brand proof planks

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Yesterday I went off a bit on Trout and Ries, saying a brand Claim is akin to a brand Position, but the process, pre-idea and post-idea are different. You can plot a position. You can only cultivate a claim. A claim requires care and feeding. Marketing either strengthens or weakens a claim. A position is less animate.

When Marilyn Laurie a famous AT&T marketer used to say advertising either put a “deposit in the brand bank or a “withdrawal,” she was referring to an animated process.

Branding is simple. Don’t let brand nerds marko-babble you into thinking it’s this complex “only we understand” science.  If you land on the right “Claim” and support it with the right “Proof” planks (3), you can easily build your brand — knowing when you’re making deposits and withdrawals.  

Claim gets the branding glory but Proof is the work horse. Proof is the day job of a brand strategy. Proof is the day job of brand managers. And agents. (The guys hanging off the I-beam with his helmet attached by Super Glue is Proof.) Proof is what convinces consumers. Bluff and bluster do not.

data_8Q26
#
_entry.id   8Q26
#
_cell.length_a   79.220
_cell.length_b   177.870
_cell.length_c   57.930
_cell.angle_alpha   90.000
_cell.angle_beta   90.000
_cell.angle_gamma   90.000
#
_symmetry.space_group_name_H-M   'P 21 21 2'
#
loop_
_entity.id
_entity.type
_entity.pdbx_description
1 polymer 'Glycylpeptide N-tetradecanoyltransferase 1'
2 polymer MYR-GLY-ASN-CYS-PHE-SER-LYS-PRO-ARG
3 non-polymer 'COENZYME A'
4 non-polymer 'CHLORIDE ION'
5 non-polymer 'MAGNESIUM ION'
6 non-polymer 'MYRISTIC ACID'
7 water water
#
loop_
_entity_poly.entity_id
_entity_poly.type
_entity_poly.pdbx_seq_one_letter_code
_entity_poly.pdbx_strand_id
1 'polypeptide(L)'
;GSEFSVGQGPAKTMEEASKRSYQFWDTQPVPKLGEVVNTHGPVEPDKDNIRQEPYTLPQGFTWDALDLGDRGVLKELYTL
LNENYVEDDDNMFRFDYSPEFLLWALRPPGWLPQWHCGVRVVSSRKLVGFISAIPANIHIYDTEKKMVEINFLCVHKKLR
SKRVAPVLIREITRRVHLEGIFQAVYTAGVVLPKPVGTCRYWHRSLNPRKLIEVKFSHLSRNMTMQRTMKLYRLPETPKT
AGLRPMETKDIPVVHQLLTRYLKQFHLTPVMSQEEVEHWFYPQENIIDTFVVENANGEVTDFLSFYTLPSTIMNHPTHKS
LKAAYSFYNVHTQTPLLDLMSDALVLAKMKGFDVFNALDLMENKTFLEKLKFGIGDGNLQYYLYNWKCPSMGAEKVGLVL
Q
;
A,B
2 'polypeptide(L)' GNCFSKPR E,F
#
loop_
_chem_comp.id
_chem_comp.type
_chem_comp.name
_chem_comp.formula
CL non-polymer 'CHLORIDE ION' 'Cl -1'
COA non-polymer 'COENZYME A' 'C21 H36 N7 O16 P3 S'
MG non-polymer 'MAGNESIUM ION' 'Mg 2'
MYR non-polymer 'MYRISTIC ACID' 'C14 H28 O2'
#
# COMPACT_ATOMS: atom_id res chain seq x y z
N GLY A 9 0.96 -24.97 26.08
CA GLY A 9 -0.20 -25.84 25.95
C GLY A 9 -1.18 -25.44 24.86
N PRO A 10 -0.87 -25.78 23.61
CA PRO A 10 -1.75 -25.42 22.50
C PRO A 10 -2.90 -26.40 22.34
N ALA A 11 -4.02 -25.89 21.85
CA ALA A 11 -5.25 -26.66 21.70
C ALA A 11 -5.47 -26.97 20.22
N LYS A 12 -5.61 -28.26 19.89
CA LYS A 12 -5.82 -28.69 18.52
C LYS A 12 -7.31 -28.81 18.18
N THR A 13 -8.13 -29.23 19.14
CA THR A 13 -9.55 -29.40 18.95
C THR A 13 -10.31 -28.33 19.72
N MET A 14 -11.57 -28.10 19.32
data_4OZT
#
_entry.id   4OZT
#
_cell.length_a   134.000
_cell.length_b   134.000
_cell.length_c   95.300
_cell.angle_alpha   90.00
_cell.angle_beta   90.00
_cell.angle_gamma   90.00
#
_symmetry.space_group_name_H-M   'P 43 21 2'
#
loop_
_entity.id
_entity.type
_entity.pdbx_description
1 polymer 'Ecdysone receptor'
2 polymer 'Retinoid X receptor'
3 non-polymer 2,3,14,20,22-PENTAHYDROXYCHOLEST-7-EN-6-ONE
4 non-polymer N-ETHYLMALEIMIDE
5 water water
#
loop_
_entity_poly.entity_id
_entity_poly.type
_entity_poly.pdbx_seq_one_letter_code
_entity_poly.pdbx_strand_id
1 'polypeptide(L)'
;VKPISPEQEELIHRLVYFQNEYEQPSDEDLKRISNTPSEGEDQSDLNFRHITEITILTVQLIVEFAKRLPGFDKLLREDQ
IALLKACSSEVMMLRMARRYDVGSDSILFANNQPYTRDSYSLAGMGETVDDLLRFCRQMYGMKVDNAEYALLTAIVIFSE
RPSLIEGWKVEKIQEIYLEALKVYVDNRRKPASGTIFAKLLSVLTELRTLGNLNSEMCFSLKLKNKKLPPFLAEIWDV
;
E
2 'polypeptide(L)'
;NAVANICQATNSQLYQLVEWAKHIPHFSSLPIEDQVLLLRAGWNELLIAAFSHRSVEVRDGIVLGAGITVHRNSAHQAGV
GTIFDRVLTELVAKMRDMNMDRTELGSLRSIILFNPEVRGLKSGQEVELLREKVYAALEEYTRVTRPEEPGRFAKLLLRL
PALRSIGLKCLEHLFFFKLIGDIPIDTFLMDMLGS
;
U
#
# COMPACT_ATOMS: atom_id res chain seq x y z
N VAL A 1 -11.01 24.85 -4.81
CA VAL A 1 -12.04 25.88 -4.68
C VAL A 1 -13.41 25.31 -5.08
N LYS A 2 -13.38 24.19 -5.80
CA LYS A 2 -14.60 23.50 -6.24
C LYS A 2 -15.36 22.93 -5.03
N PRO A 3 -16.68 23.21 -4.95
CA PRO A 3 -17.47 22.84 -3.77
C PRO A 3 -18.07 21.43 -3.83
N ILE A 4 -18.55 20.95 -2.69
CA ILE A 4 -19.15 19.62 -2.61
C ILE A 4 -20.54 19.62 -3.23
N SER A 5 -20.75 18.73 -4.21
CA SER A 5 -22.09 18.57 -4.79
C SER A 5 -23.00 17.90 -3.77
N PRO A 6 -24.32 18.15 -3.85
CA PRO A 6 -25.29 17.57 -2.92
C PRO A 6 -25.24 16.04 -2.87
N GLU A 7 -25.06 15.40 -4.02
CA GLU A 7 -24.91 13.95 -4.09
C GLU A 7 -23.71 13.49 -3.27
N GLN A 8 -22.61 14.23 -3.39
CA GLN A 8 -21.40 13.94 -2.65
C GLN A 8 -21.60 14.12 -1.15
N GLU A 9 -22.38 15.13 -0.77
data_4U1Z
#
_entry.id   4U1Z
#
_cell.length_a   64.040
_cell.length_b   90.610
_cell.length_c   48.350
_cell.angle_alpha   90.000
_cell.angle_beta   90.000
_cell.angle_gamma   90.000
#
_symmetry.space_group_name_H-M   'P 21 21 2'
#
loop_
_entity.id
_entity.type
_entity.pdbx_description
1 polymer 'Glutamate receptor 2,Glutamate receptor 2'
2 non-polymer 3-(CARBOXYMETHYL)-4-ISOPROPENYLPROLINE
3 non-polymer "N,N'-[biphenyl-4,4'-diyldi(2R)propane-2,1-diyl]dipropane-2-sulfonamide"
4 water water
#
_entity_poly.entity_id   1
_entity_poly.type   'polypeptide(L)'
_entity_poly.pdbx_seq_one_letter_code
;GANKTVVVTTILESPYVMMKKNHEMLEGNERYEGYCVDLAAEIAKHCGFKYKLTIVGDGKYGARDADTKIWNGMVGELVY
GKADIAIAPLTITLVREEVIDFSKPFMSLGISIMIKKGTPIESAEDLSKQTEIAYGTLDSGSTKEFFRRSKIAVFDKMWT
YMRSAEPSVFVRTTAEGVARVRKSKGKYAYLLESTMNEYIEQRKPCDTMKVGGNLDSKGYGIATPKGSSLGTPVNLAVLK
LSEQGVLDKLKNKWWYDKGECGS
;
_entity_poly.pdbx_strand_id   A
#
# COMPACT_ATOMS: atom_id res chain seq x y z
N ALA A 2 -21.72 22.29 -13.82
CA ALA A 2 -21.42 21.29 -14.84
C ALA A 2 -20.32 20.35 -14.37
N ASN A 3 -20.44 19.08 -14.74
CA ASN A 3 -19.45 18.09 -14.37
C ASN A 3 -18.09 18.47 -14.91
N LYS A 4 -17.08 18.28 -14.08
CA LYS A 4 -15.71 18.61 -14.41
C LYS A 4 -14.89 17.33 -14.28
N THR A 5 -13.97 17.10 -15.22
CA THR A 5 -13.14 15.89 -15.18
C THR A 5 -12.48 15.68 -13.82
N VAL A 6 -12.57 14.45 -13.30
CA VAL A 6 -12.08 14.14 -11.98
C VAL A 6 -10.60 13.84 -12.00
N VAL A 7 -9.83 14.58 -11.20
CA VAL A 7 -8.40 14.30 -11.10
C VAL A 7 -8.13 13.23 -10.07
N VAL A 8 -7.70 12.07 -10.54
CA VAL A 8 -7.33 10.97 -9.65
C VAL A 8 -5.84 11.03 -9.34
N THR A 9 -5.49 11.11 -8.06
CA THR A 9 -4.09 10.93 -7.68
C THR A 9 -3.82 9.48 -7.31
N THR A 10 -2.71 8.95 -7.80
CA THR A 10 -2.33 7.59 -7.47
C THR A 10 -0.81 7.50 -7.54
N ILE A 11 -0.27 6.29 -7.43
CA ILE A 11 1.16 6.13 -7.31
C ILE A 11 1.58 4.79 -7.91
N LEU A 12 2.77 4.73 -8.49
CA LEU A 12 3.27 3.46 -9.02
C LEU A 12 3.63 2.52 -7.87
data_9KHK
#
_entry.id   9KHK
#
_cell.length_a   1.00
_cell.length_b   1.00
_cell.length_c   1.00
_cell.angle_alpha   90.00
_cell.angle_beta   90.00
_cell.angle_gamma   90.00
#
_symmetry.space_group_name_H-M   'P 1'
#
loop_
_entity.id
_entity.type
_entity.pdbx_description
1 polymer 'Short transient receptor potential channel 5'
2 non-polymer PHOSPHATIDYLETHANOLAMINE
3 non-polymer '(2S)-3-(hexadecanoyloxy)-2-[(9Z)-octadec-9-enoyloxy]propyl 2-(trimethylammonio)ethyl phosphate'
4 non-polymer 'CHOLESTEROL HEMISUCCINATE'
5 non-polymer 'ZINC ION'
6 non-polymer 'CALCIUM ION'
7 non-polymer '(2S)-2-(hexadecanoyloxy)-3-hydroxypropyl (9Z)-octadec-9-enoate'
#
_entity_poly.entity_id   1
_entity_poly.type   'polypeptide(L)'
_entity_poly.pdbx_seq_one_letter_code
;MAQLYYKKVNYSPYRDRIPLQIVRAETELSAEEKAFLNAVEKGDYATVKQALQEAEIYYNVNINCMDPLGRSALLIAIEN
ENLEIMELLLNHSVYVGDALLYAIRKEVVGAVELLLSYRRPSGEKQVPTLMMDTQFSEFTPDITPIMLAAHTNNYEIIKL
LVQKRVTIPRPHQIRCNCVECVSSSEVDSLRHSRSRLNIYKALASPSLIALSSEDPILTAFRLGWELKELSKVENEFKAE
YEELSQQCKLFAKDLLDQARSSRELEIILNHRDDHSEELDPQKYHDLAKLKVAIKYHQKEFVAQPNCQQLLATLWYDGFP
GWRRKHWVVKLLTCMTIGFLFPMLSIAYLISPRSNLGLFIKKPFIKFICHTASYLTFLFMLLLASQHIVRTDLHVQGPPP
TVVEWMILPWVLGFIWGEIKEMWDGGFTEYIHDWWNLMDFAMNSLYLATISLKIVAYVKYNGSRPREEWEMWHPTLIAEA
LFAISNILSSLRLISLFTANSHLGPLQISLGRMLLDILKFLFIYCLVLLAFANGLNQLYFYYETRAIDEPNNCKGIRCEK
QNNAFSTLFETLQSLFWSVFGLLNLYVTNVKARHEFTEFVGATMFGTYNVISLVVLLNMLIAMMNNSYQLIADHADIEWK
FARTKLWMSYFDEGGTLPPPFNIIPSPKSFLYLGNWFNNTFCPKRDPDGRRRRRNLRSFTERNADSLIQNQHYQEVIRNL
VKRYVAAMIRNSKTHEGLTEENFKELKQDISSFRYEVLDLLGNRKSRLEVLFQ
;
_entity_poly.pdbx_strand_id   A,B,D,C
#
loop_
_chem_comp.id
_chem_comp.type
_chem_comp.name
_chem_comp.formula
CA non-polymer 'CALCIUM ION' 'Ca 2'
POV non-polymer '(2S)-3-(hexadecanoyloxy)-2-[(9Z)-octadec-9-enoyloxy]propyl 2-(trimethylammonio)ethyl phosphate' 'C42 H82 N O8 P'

Peace.  

 

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I do a good deal of work with corporate brands and they are way harder than consumer brands to package, yet I approach them the same way. The brand strategy for a corporation is the same as for a packaged good — one claim and 3 proof planks. Corporate proof plank arrays are rich and deep while those for, say, an energy drink or break-and-bake cookie are few and shallow. (For CPGs you make actually need to create proof where none existed before.)

It is because corporate proof arrays are manifold that The Reputation Institute has made such a nice and successful living. They mine attributes and values customers feel are business-winning, then track them through quarterly quantitative studies – measuring key careabout movement versus competitors — packaging it as reputation. Brilliant.

But in B2B, reputation is just a lovely generic way of saying strategy. They are measuring strategy. Multiple strategies. And if you looks at some of Reputation Institute studies you will see they cluster values generically: product values, innovation values, governance values, ETDBW (easy to do business with) values, etc. These are market research-centric studies. Brand-centic studies look at the proof based on the unique brand strategy of the corporation, organized by brand plank.  Not multiple generics. This is how we measure ROS (return on strategy.)

When companies like Undercurrent and Altimeter Group talk about more responsive organizations or disruption, they are (and often may not know it) thinking about a brand value paradigm for organization, not a generic B-school paradigm. Stay tuned.

Peace.

 

 

 

 

 

 

 

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